But, ALE coverage goes beyond just covering your temporary housing costs. It can also provide coverage for a variety of unexpected expenses, including:

  • – Laundry costs if you do not have access to washing facilities at your temporary housing.
  • – Credit check fees charged by the management of your temporary rental property.
  • – Furniture rental if your temporary housing is unfurnished.
  • – Rental fees for items you normally use but are not available in your temporary housing.
  • – Storage fees for belongings that cannot be taken with you.
  • – Meals incurred during trips for rebuild-related business.
  • – Insurance for the contents of your temporary rental property.
  • – Moving and displacement costs.
  • – Reconnection fees for utility, cable, and telephone services in your rebuilt property.
  • – Pet boarding fees.
  • – Sewer fees if not available in your temporary housing.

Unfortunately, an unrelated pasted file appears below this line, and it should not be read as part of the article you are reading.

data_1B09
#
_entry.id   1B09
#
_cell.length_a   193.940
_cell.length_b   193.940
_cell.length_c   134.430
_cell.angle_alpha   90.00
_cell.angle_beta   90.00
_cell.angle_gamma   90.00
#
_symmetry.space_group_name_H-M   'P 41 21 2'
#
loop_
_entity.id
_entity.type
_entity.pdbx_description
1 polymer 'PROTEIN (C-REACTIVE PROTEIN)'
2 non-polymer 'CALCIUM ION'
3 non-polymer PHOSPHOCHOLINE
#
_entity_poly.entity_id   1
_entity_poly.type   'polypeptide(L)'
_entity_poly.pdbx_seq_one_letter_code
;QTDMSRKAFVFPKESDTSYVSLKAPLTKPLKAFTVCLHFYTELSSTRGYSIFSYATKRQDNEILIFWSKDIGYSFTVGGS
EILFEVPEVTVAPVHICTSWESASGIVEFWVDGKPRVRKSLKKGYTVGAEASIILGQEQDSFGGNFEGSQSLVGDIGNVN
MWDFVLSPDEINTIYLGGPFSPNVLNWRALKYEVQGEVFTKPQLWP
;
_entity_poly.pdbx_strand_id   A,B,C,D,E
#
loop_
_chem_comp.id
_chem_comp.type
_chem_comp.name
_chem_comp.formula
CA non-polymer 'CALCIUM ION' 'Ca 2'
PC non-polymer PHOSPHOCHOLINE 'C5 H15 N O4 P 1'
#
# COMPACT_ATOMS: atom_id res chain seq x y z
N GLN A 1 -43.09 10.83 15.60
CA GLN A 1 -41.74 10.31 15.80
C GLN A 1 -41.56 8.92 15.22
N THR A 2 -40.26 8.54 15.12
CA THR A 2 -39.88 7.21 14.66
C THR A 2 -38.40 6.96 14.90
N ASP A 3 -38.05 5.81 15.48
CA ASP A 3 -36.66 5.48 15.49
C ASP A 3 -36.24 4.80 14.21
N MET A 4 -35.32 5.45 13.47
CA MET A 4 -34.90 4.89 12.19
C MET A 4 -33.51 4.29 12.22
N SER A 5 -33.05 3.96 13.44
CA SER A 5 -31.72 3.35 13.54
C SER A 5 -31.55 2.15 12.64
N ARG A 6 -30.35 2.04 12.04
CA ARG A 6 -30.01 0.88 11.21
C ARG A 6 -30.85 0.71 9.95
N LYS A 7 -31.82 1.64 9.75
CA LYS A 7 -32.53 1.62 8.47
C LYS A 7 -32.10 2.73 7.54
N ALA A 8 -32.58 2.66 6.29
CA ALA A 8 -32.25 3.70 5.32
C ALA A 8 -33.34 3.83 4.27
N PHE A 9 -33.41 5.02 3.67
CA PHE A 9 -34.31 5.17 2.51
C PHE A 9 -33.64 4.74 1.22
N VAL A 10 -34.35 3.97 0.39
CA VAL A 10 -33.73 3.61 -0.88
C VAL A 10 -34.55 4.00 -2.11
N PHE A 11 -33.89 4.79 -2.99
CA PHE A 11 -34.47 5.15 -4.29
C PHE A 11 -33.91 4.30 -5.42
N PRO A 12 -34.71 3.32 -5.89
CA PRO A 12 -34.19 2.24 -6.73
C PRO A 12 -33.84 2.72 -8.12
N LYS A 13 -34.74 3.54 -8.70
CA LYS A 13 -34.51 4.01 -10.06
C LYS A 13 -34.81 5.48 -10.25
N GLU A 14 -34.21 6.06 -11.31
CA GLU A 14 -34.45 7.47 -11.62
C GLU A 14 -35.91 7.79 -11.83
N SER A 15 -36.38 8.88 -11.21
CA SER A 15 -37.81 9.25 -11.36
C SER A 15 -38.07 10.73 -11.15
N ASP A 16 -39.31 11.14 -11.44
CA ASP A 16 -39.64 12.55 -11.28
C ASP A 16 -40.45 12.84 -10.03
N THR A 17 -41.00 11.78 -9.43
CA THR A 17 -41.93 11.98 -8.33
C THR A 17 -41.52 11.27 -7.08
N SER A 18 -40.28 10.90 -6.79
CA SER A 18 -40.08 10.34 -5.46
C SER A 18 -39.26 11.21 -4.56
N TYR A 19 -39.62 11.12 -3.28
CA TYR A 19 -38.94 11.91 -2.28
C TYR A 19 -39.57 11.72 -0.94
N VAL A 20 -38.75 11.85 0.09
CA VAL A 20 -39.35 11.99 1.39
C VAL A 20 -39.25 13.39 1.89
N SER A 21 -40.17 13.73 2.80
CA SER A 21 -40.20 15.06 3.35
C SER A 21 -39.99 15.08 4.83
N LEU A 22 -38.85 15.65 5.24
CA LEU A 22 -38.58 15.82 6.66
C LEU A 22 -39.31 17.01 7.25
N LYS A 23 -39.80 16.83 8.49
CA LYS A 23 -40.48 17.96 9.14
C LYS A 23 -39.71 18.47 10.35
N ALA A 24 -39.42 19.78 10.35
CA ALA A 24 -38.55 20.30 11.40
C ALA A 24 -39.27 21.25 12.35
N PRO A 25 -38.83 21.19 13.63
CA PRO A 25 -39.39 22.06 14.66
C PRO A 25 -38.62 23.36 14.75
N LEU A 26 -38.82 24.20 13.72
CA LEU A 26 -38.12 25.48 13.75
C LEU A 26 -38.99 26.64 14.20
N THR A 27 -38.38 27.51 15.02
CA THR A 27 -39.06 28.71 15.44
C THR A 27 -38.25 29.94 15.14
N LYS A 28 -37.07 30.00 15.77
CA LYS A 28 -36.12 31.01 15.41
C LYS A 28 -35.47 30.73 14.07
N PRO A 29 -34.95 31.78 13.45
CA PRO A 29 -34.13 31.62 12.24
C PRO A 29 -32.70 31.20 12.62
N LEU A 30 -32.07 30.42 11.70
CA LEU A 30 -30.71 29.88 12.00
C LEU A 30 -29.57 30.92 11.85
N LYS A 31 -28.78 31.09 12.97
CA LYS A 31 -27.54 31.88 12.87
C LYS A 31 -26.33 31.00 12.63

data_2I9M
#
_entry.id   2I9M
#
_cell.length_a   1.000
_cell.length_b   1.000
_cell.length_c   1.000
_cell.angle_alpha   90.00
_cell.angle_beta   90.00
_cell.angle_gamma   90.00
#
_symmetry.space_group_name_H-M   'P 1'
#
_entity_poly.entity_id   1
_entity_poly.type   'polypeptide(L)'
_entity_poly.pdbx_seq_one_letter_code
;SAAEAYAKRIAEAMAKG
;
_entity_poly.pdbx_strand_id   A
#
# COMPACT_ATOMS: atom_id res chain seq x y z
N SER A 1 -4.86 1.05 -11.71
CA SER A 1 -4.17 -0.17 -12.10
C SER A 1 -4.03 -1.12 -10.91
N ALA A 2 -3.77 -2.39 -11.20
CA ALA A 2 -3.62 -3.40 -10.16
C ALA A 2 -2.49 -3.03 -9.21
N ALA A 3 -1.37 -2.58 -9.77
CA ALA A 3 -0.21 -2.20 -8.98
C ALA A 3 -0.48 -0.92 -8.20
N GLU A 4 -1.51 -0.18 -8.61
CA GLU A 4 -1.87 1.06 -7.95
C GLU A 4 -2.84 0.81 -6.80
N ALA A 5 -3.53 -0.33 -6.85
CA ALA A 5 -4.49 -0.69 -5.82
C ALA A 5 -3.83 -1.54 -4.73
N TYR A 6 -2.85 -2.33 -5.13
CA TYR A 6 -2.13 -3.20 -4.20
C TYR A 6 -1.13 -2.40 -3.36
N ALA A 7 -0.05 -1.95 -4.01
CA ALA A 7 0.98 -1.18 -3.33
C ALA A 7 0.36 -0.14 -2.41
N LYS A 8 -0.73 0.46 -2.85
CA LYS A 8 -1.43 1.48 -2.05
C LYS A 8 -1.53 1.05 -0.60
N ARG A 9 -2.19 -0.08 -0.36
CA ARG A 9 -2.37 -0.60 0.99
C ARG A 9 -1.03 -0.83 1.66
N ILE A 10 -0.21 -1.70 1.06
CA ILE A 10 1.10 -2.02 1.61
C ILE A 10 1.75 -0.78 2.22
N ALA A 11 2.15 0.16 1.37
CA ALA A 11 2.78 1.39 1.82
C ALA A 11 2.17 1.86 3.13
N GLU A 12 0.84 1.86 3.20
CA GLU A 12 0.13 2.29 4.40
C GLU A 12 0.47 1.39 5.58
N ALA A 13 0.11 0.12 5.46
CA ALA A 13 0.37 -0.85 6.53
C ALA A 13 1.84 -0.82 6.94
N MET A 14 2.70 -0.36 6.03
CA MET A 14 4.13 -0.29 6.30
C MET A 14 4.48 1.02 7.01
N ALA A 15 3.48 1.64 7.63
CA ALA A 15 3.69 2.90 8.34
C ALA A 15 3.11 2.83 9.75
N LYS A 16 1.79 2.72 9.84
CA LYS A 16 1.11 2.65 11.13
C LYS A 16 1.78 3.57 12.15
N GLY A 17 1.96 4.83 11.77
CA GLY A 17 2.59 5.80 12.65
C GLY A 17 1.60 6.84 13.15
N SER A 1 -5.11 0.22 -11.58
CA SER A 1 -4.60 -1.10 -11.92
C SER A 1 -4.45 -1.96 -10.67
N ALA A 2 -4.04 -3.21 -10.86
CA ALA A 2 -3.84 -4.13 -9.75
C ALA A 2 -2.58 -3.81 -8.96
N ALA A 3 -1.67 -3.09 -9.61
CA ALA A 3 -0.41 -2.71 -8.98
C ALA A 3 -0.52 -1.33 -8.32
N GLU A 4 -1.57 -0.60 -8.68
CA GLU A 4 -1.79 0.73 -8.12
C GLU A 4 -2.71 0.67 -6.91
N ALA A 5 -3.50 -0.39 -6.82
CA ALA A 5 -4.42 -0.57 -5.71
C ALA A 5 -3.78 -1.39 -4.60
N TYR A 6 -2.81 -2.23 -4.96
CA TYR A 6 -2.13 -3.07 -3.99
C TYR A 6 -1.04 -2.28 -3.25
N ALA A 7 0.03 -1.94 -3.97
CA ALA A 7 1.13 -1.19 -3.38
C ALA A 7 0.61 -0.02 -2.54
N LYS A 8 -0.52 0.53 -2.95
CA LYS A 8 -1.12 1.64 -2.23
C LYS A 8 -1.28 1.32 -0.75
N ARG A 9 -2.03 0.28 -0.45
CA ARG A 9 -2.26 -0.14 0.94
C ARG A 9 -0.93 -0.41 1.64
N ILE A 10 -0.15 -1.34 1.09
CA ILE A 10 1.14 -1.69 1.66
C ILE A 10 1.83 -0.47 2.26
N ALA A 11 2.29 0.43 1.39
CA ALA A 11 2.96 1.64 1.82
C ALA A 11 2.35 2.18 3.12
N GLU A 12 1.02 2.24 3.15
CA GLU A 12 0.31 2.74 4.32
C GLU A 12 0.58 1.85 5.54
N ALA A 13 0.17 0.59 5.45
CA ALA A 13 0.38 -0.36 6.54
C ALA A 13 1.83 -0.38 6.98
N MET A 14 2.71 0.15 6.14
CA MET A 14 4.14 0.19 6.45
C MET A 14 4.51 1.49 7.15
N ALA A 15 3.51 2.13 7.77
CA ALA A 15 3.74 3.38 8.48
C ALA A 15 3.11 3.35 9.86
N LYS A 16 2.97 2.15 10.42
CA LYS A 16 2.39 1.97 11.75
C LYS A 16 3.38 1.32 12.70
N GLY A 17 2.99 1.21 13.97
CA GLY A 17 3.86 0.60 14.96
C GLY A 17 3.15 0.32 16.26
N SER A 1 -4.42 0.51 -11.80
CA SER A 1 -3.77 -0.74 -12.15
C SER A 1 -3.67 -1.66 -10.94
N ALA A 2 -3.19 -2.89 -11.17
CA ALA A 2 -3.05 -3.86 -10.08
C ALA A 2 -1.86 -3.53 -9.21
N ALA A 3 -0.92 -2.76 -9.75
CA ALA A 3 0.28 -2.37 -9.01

• – Mailing and photocopying expenses related to your claim.
  • – Internet, cable, and utility setup fees.
  • – Mileage for trips to and from your temporary housing and all locations related to rebuild-related business.

What doesn’t ALE cover?

It is important to note that ALE coverage is not designed to cover the cost of repairing or replacing your property or belongings. Those items should be covered by your property owner’s insurance policy. The dwelling coverage in a property owner’s insurance policy can help pay for the physical damage to your property, while personal property coverage can help cover the cost of damaged belongings. This highlights the importance of regularly reviewing your property owner’s insurance policy to ensure you have the right amount of coverage, including any updates to your property that may increase its value.

It’s crucial to regularly review your property owner’s insurance policy to make sure you have the right amount of coverage. Keep in mind that even small property improvements can add value to your property, which means you may need to adjust your coverage accordingly. To ensure you’re fully protected in the event of a loss, it’s always a good idea to have a clear understanding of what your insurance covers and what it doesn’t.

Understanding What Makes a Property Too Damaged To Be Inside